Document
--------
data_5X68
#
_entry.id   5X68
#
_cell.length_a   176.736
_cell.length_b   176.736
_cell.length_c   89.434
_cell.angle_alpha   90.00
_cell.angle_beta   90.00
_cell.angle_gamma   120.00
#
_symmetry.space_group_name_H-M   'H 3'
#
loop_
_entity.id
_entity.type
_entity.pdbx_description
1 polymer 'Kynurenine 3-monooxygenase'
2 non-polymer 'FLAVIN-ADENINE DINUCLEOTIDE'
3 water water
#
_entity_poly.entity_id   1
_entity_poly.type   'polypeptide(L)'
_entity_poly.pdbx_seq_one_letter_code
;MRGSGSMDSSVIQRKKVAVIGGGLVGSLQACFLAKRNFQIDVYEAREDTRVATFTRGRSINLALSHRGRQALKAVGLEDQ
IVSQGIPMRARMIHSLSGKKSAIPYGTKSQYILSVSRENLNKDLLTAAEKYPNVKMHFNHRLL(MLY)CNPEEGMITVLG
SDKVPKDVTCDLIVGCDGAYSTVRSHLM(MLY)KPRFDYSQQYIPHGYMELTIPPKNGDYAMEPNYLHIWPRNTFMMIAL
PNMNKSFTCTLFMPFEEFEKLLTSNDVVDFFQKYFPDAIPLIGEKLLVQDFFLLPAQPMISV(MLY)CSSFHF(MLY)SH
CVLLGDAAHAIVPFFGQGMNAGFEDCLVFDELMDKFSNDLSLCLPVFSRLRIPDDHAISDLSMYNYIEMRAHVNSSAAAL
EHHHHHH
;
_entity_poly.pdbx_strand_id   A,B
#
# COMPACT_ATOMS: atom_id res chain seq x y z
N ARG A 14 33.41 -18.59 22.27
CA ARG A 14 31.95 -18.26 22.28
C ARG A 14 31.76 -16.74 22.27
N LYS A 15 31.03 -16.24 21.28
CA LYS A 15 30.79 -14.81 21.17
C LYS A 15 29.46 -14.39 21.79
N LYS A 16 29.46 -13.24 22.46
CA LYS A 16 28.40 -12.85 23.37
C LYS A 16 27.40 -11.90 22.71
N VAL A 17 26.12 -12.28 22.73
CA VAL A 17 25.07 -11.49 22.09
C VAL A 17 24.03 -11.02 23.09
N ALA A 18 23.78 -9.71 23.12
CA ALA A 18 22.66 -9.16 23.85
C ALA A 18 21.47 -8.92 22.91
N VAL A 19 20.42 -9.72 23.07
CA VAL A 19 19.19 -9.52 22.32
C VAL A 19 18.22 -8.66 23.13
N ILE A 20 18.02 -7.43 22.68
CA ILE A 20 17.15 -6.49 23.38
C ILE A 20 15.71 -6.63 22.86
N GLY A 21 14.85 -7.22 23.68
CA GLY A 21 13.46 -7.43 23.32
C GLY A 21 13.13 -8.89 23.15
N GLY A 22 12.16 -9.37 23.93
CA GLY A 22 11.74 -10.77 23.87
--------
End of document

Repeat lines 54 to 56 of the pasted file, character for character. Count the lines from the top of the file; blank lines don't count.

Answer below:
CA ILE A 20 17.15 -6.49 23.38
C ILE A 20 15.71 -6.63 22.86
N GLY A 21 14.85 -7.22 23.68